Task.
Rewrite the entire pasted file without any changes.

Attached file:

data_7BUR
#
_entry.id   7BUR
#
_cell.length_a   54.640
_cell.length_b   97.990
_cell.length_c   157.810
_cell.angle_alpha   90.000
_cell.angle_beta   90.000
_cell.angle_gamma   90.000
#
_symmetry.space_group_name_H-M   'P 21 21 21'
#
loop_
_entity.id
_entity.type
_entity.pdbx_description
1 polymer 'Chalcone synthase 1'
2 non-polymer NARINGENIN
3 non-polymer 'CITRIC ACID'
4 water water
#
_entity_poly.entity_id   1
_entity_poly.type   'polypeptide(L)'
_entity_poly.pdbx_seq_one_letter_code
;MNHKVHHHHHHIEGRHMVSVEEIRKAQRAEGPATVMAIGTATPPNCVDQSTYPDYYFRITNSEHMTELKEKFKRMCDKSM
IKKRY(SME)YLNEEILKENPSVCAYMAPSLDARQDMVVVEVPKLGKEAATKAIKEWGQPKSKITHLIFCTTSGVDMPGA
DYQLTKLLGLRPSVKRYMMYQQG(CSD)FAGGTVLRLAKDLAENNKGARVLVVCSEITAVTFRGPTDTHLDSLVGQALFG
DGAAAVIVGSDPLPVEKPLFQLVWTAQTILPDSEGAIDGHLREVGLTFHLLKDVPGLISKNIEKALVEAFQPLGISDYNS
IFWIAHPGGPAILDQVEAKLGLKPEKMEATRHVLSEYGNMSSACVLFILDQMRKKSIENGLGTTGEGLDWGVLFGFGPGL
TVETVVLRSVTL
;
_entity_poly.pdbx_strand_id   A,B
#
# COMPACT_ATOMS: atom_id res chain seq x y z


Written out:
data_7BUR
#
_entry.id   7BUR
#
_cell.length_a   54.640
_cell.length_b   97.990
_cell.length_c   157.810
_cell.angle_alpha   90.000
_cell.angle_beta   90.000
_cell.angle_gamma   90.000
#
_symmetry.space_group_name_H-M   'P 21 21 21'
#
loop_
_entity.id
_entity.type
_entity.pdbx_description
1 polymer 'Chalcone synthase 1'
2 non-polymer NARINGENIN
3 non-polymer 'CITRIC ACID'
4 water water
#
_entity_poly.entity_id   1
_entity_poly.type   'polypeptide(L)'
_entity_poly.pdbx_seq_one_letter_code
;MNHKVHHHHHHIEGRHMVSVEEIRKAQRAEGPATVMAIGTATPPNCVDQSTYPDYYFRITNSEHMTELKEKFKRMCDKSM
IKKRY(SME)YLNEEILKENPSVCAYMAPSLDARQDMVVVEVPKLGKEAATKAIKEWGQPKSKITHLIFCTTSGVDMPGA
DYQLTKLLGLRPSVKRYMMYQQG(CSD)FAGGTVLRLAKDLAENNKGARVLVVCSEITAVTFRGPTDTHLDSLVGQALFG
DGAAAVIVGSDPLPVEKPLFQLVWTAQTILPDSEGAIDGHLREVGLTFHLLKDVPGLISKNIEKALVEAFQPLGISDYNS
IFWIAHPGGPAILDQVEAKLGLKPEKMEATRHVLSEYGNMSSACVLFILDQMRKKSIENGLGTTGEGLDWGVLFGFGPGL
TVETVVLRSVTL
;
_entity_poly.pdbx_strand_id   A,B
#
# COMPACT_ATOMS: atom_id res chain seq x y z